Did you hear it? That epic sigh of relief, coming from the southern end of the Lake Michigan shore? Yeah, that was me. Sorry if I interrupted anything important.
It’s just that I finally finished a draft of my WIP. This one is book three of a trilogy, so it feels particularly epic. No seriously, I hope I’m on my way to completing an actual epic story.
I’ve always loved epics. They’re the only sort of story I’ve ever really wanted to tell. This trilogy has been an epic effort for me (sorry, I’ll stop now). This story is rooted in my first WIP, a trilogy I first completed in June of ’09 (just a few weeks shy of a decade ago!). Much of that first story was influenced by a character who never actually appears in it. He dies relatively young, more than a decade before the story begins. This person, Vahldan of the Amalus Clan (a fictional ruling clan of the Goths), achieves legendary status during his life, and his legend only grows after his death.
Back in 2011, while struggling to make the original trilogy salable (something I’ve yet to achieve), I decided it would be revealing and fun to write a short story about the man who becomes a legend.
And it became a case of short story, long.
I started writing the full life story of Vahldan in March, 2012. It ended up weighing in at 160K (some short story, eh?). Then, in September of 2014, while awaiting feedback on a rewrite of book one of the original trilogy, I started playing around with a rewrite of Vahldan’s story. This time I decided to focus on his rise to power. Nine months later I finished a draft (of a mere 120K this time). A trusted mentor advised me to drop what I was doing with my original trilogy and focus on Vahldan. My gut agreed.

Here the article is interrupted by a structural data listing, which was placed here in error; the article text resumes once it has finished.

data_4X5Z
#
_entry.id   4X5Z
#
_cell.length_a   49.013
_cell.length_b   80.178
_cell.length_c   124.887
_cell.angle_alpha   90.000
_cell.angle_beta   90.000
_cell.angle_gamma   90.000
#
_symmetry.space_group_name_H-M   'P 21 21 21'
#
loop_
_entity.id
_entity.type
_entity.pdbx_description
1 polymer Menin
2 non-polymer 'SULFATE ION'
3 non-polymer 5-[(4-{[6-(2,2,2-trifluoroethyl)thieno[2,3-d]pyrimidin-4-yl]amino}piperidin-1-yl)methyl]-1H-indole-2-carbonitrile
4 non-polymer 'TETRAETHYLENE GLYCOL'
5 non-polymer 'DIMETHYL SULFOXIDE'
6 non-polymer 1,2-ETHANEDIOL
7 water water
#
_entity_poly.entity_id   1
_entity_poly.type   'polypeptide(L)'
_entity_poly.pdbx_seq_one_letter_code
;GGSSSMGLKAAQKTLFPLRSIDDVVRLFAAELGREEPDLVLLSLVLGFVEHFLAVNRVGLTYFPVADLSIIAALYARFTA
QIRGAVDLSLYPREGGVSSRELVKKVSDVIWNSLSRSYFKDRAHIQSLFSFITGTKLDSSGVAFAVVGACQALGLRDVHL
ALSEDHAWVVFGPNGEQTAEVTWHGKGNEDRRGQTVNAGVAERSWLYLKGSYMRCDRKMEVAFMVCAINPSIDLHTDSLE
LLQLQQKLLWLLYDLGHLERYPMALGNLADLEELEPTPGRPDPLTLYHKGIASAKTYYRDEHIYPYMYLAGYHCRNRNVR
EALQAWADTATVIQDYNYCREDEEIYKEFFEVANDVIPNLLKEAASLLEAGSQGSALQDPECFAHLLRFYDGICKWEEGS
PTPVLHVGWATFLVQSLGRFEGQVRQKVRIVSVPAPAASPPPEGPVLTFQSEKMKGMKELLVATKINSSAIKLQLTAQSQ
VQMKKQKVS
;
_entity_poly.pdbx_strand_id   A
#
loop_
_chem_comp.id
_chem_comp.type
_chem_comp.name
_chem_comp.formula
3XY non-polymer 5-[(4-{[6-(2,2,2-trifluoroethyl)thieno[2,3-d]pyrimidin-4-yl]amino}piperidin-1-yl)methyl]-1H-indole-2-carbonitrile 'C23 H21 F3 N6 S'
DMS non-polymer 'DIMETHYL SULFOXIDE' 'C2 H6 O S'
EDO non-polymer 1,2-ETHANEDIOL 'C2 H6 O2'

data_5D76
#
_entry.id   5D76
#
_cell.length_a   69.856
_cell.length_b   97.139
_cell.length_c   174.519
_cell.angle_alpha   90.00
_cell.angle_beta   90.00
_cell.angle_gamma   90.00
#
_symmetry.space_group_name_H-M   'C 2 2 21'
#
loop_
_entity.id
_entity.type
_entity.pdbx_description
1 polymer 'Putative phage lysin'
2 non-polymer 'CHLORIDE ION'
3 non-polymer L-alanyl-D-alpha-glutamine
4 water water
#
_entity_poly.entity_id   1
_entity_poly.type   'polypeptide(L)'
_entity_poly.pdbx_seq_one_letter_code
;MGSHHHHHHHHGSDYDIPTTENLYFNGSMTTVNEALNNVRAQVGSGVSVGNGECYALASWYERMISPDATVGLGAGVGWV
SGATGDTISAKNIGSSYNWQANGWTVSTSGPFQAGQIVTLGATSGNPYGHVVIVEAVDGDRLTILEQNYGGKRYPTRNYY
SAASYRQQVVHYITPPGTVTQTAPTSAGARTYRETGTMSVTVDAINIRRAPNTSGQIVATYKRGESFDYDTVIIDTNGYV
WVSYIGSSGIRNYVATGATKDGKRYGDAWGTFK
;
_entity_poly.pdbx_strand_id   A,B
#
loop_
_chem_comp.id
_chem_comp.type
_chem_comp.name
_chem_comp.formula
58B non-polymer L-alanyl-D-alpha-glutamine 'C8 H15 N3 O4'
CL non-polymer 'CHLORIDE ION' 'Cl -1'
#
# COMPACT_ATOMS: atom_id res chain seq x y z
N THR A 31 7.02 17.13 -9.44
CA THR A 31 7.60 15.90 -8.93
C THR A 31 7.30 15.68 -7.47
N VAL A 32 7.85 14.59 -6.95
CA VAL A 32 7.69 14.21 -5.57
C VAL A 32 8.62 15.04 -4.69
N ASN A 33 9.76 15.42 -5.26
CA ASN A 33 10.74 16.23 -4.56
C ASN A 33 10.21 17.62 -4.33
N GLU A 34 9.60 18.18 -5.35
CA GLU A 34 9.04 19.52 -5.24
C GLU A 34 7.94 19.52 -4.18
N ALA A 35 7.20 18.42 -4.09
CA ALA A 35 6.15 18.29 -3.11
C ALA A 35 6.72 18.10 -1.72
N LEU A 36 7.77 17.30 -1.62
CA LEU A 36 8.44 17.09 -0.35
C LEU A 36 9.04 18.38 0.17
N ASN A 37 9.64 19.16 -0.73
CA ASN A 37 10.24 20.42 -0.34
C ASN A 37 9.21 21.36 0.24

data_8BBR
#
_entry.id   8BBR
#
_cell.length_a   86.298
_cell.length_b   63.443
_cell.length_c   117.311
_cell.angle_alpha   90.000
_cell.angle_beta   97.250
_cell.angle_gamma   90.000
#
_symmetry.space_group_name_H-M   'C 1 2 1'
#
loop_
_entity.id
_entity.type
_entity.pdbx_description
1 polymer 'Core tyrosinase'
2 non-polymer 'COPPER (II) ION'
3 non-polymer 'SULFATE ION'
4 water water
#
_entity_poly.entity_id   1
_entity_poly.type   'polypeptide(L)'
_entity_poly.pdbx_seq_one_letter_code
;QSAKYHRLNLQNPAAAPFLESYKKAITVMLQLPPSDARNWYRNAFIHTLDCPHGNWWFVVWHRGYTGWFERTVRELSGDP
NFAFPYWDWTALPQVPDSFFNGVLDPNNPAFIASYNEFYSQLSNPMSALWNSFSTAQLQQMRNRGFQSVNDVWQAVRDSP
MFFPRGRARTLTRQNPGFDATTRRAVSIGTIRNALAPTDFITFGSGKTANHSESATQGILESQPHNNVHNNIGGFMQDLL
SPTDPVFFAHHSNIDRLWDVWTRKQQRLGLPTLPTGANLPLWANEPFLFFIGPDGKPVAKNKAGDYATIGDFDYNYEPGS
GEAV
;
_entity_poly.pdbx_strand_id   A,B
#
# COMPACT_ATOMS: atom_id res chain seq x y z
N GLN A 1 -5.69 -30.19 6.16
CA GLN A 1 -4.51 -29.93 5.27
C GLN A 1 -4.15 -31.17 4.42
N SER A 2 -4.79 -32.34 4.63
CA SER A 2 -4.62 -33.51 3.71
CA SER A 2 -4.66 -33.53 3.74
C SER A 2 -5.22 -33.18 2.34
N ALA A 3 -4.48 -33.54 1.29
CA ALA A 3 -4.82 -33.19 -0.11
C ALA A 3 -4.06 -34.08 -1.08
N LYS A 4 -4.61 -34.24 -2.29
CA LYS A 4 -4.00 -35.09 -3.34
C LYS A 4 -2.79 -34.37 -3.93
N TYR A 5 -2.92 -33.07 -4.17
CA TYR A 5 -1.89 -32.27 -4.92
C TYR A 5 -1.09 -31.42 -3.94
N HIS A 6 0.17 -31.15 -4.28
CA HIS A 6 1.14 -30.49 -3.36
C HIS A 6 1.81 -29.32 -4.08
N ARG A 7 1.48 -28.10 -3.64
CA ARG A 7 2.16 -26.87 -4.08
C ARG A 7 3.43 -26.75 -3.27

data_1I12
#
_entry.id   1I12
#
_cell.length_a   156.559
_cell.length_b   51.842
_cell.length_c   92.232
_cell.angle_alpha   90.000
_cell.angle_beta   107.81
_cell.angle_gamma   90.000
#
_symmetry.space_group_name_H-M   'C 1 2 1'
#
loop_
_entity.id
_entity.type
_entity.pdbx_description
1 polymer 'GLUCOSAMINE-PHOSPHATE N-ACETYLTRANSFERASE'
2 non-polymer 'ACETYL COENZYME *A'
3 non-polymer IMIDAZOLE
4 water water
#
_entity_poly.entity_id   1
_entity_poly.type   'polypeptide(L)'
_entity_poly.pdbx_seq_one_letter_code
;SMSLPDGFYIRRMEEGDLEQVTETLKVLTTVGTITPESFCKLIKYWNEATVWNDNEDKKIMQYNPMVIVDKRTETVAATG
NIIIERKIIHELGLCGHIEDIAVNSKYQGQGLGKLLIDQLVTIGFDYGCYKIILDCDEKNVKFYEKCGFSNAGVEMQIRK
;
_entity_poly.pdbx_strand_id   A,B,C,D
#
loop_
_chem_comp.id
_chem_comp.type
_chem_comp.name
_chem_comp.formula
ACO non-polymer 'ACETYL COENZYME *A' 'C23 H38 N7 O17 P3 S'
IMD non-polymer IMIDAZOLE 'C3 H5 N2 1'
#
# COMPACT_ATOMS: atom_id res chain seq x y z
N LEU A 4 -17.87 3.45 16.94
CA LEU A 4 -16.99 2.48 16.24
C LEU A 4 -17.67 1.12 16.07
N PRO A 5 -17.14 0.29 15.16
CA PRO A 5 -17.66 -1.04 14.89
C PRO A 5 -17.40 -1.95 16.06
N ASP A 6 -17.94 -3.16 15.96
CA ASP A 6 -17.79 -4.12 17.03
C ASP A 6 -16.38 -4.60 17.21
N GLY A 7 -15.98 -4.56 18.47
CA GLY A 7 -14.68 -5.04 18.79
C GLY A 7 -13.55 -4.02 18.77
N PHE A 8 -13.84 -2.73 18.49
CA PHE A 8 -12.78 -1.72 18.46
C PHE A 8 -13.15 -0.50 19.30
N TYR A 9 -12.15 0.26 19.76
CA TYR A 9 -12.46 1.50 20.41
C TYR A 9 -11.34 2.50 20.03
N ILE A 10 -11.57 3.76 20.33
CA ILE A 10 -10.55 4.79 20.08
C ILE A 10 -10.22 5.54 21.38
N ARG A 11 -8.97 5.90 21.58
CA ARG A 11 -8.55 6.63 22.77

Four years, three manuscripts, a half-dozen rewrites, and almost 400,000 words later, here I am. Phew!
Now that this draft is done, I’ve been wondering whether or not the story achieves epic status. It’s obviously an overused word these days. It’s become slang, and conveys far more than its original definition. I mean, there’s really no such thing as an epic feast, or an epic overtime victory.
When I think of the kind of stories I love best, I think of words like sweeping, intricate, and immersive. To me, those things define an epic. But somewhere, lurking among the long list of things learned in college lecture halls and promptly forgotten in the pub, was a vague awareness that there are actual criteria for what makes a story an epic.
Funny thing. Here’s a guy who says he loves epics, and has always sought to write one, and then never bothered to look those criteria up. Until now.
The scholarly consensus seems to boil down to six elements. They are: [Read more…]